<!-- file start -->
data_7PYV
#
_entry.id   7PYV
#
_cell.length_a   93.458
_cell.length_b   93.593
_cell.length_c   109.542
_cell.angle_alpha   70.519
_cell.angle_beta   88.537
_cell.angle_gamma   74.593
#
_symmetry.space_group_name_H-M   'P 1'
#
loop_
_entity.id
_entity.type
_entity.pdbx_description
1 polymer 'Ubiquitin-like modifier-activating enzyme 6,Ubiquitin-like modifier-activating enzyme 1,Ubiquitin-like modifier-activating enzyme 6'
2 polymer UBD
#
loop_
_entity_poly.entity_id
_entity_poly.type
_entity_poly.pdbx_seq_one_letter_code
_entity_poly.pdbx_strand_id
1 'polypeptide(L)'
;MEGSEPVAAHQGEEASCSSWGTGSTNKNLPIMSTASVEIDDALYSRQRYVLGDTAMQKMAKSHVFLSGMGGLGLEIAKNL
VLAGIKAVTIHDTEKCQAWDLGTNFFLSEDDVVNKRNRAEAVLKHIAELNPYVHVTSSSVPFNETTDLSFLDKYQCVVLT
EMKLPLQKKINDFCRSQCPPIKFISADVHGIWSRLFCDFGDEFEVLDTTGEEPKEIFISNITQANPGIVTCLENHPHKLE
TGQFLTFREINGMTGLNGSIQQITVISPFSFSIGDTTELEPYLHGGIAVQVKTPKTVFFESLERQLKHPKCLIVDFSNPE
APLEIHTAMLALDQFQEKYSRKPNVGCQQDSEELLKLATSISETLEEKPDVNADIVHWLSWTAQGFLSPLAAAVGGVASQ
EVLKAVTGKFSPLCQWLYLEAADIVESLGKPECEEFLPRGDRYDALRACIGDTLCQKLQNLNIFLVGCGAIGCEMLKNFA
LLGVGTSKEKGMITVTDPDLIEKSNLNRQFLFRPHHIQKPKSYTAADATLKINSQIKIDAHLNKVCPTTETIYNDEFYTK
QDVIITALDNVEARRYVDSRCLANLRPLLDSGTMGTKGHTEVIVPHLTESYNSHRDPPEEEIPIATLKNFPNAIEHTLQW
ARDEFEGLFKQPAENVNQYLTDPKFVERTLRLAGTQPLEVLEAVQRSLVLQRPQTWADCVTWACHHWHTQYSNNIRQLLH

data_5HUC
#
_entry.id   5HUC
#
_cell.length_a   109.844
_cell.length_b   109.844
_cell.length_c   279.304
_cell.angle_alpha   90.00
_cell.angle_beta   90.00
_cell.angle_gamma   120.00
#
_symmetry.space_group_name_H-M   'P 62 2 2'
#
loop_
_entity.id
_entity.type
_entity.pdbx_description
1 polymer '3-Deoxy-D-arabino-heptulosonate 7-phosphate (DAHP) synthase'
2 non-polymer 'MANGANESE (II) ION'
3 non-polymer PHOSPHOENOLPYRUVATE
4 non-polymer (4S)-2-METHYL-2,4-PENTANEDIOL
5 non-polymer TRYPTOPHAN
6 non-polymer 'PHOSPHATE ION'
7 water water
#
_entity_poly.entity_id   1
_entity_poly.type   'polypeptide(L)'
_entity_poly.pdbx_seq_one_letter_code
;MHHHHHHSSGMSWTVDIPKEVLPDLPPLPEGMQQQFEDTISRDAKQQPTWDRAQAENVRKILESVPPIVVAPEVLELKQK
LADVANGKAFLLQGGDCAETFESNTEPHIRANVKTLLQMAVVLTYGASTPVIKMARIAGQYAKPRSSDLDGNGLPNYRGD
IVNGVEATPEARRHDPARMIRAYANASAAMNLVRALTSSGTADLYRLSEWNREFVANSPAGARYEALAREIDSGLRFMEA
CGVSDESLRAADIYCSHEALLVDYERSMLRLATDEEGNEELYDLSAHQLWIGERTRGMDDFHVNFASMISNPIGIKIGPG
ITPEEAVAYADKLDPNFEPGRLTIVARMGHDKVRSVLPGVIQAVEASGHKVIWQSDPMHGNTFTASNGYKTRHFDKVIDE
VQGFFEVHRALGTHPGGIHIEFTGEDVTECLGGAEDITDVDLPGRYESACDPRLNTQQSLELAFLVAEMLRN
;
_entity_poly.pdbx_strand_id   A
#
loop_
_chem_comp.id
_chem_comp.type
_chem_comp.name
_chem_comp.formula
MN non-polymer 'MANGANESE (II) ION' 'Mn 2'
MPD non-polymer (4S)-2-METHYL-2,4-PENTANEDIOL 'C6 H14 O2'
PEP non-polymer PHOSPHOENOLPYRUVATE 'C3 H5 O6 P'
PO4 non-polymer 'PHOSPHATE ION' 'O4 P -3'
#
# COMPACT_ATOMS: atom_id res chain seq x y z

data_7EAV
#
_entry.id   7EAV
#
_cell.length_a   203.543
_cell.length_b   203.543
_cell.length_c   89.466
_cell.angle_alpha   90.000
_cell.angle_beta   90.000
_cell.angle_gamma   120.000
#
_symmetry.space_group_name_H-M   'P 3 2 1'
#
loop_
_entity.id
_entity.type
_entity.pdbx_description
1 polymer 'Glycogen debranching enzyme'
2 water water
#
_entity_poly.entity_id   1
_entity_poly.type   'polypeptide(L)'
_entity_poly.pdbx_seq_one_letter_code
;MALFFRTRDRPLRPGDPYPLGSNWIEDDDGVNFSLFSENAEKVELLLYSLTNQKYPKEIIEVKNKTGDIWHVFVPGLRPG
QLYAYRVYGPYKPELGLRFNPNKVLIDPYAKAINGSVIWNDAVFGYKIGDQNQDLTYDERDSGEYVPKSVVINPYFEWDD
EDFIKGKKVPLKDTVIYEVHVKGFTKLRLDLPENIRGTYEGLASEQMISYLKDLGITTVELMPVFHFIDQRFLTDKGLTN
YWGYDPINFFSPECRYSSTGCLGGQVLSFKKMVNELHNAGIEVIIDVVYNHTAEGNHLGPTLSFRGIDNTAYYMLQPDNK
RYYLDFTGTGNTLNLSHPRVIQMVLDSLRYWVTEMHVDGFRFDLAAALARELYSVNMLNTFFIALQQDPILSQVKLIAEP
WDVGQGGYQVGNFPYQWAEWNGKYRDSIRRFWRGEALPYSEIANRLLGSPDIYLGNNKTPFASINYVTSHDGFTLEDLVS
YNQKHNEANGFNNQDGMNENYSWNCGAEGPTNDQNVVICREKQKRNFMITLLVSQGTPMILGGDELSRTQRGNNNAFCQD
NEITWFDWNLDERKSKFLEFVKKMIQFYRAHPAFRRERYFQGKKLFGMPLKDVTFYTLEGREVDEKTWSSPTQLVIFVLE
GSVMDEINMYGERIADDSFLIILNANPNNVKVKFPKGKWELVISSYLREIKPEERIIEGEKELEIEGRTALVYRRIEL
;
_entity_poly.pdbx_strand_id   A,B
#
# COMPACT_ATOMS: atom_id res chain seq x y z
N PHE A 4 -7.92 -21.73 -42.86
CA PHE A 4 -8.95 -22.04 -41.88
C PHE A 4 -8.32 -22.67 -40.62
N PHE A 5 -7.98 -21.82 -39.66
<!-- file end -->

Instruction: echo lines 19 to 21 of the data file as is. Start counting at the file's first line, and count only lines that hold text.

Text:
2 polymer UBD
#
loop_